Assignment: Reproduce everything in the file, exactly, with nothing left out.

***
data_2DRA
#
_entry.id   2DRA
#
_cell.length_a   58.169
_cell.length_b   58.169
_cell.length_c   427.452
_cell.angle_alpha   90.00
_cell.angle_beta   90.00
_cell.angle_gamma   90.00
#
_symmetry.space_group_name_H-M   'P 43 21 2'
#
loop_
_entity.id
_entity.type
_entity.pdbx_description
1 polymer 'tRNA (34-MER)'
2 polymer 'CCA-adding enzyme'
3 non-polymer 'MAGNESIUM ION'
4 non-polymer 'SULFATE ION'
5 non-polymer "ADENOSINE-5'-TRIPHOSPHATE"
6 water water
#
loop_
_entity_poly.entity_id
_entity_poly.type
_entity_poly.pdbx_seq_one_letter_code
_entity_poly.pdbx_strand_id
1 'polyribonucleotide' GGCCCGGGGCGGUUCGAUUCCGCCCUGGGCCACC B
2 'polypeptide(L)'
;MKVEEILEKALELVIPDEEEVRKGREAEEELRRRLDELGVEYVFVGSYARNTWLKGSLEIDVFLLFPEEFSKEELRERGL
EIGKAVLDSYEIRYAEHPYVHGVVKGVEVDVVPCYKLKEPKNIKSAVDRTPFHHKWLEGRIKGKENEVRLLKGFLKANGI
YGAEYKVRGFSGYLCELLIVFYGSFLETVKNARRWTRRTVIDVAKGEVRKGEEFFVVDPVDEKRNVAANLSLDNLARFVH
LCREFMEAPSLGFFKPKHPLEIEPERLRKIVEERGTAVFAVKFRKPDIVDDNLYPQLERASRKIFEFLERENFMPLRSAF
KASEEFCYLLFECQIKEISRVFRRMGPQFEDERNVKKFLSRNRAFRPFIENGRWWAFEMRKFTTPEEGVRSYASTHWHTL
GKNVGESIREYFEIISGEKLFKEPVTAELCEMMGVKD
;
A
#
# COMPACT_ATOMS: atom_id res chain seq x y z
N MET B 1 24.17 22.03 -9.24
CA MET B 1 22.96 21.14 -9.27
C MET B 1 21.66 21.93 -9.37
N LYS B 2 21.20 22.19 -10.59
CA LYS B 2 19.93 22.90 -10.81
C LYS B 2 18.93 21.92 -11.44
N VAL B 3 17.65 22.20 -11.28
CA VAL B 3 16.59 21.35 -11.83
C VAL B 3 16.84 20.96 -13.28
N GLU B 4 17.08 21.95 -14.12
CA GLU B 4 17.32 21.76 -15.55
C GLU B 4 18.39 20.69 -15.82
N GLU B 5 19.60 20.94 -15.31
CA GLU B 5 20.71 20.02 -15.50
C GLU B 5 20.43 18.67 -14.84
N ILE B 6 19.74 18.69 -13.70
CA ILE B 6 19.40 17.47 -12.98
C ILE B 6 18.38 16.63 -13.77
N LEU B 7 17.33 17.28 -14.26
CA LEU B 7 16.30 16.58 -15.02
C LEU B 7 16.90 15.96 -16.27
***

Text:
data_2DRA
#
_entry.id   2DRA
#
_cell.length_a   58.169
_cell.length_b   58.169
_cell.length_c   427.452
_cell.angle_alpha   90.00
_cell.angle_beta   90.00
_cell.angle_gamma   90.00
#
_symmetry.space_group_name_H-M   'P 43 21 2'
#
loop_
_entity.id
_entity.type
_entity.pdbx_description
1 polymer 'tRNA (34-MER)'
2 polymer 'CCA-adding enzyme'
3 non-polymer 'MAGNESIUM ION'
4 non-polymer 'SULFATE ION'
5 non-polymer "ADENOSINE-5'-TRIPHOSPHATE"
6 water water
#
loop_
_entity_poly.entity_id
_entity_poly.type
_entity_poly.pdbx_seq_one_letter_code
_entity_poly.pdbx_strand_id
1 'polyribonucleotide' GGCCCGGGGCGGUUCGAUUCCGCCCUGGGCCACC B
2 'polypeptide(L)'
;MKVEEILEKALELVIPDEEEVRKGREAEEELRRRLDELGVEYVFVGSYARNTWLKGSLEIDVFLLFPEEFSKEELRERGL
EIGKAVLDSYEIRYAEHPYVHGVVKGVEVDVVPCYKLKEPKNIKSAVDRTPFHHKWLEGRIKGKENEVRLLKGFLKANGI
YGAEYKVRGFSGYLCELLIVFYGSFLETVKNARRWTRRTVIDVAKGEVRKGEEFFVVDPVDEKRNVAANLSLDNLARFVH
LCREFMEAPSLGFFKPKHPLEIEPERLRKIVEERGTAVFAVKFRKPDIVDDNLYPQLERASRKIFEFLERENFMPLRSAF
KASEEFCYLLFECQIKEISRVFRRMGPQFEDERNVKKFLSRNRAFRPFIENGRWWAFEMRKFTTPEEGVRSYASTHWHTL
GKNVGESIREYFEIISGEKLFKEPVTAELCEMMGVKD
;
A
#
# COMPACT_ATOMS: atom_id res chain seq x y z
N MET B 1 24.17 22.03 -9.24
CA MET B 1 22.96 21.14 -9.27
C MET B 1 21.66 21.93 -9.37
N LYS B 2 21.20 22.19 -10.59
CA LYS B 2 19.93 22.90 -10.81
C LYS B 2 18.93 21.92 -11.44
N VAL B 3 17.65 22.20 -11.28
CA VAL B 3 16.59 21.35 -11.83
C VAL B 3 16.84 20.96 -13.28
N GLU B 4 17.08 21.95 -14.12
CA GLU B 4 17.32 21.76 -15.55
C GLU B 4 18.39 20.69 -15.82
N GLU B 5 19.60 20.94 -15.31
CA GLU B 5 20.71 20.02 -15.50
C GLU B 5 20.43 18.67 -14.84
N ILE B 6 19.74 18.69 -13.70
CA ILE B 6 19.40 17.47 -12.98
C ILE B 6 18.38 16.63 -13.77
N LEU B 7 17.33 17.28 -14.26
CA LEU B 7 16.30 16.58 -15.02
C LEU B 7 16.90 15.96 -16.27